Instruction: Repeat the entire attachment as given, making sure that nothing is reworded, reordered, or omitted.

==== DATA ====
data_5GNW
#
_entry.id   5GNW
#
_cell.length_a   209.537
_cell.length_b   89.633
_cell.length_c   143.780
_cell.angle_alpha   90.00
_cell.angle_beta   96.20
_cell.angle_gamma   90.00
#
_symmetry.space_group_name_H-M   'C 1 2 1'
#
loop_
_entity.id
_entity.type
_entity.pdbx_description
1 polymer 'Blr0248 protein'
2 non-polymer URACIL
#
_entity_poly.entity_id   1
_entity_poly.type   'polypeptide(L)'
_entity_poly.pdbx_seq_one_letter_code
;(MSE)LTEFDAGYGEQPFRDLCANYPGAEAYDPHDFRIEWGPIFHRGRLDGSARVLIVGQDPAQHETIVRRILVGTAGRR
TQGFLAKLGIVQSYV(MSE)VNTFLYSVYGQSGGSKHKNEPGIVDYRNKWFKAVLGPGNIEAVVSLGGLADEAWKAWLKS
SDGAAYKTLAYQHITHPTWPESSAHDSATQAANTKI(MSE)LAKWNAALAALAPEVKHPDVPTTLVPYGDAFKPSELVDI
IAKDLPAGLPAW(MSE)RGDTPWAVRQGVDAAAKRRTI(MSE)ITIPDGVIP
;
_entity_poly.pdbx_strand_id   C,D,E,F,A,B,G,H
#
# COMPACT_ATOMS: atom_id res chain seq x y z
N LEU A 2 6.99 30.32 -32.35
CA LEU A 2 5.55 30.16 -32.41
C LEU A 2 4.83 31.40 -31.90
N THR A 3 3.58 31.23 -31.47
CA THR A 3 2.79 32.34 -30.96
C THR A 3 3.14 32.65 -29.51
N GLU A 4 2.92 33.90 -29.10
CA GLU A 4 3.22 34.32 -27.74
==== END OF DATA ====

data_5GNW
#
_entry.id   5GNW
#
_cell.length_a   209.537
_cell.length_b   89.633
_cell.length_c   143.780
_cell.angle_alpha   90.00
_cell.angle_beta   96.20
_cell.angle_gamma   90.00
#
_symmetry.space_group_name_H-M   'C 1 2 1'
#
loop_
_entity.id
_entity.type
_entity.pdbx_description
1 polymer 'Blr0248 protein'
2 non-polymer URACIL
#
_entity_poly.entity_id   1
_entity_poly.type   'polypeptide(L)'
_entity_poly.pdbx_seq_one_letter_code
;(MSE)LTEFDAGYGEQPFRDLCANYPGAEAYDPHDFRIEWGPIFHRGRLDGSARVLIVGQDPAQHETIVRRILVGTAGRR
TQGFLAKLGIVQSYV(MSE)VNTFLYSVYGQSGGSKHKNEPGIVDYRNKWFKAVLGPGNIEAVVSLGGLADEAWKAWLKS
SDGAAYKTLAYQHITHPTWPESSAHDSATQAANTKI(MSE)LAKWNAALAALAPEVKHPDVPTTLVPYGDAFKPSELVDI
IAKDLPAGLPAW(MSE)RGDTPWAVRQGVDAAAKRRTI(MSE)ITIPDGVIP
;
_entity_poly.pdbx_strand_id   C,D,E,F,A,B,G,H
#
# COMPACT_ATOMS: atom_id res chain seq x y z
N LEU A 2 6.99 30.32 -32.35
CA LEU A 2 5.55 30.16 -32.41
C LEU A 2 4.83 31.40 -31.90
N THR A 3 3.58 31.23 -31.47
CA THR A 3 2.79 32.34 -30.96
C THR A 3 3.14 32.65 -29.51
N GLU A 4 2.92 33.90 -29.10
CA GLU A 4 3.22 34.32 -27.74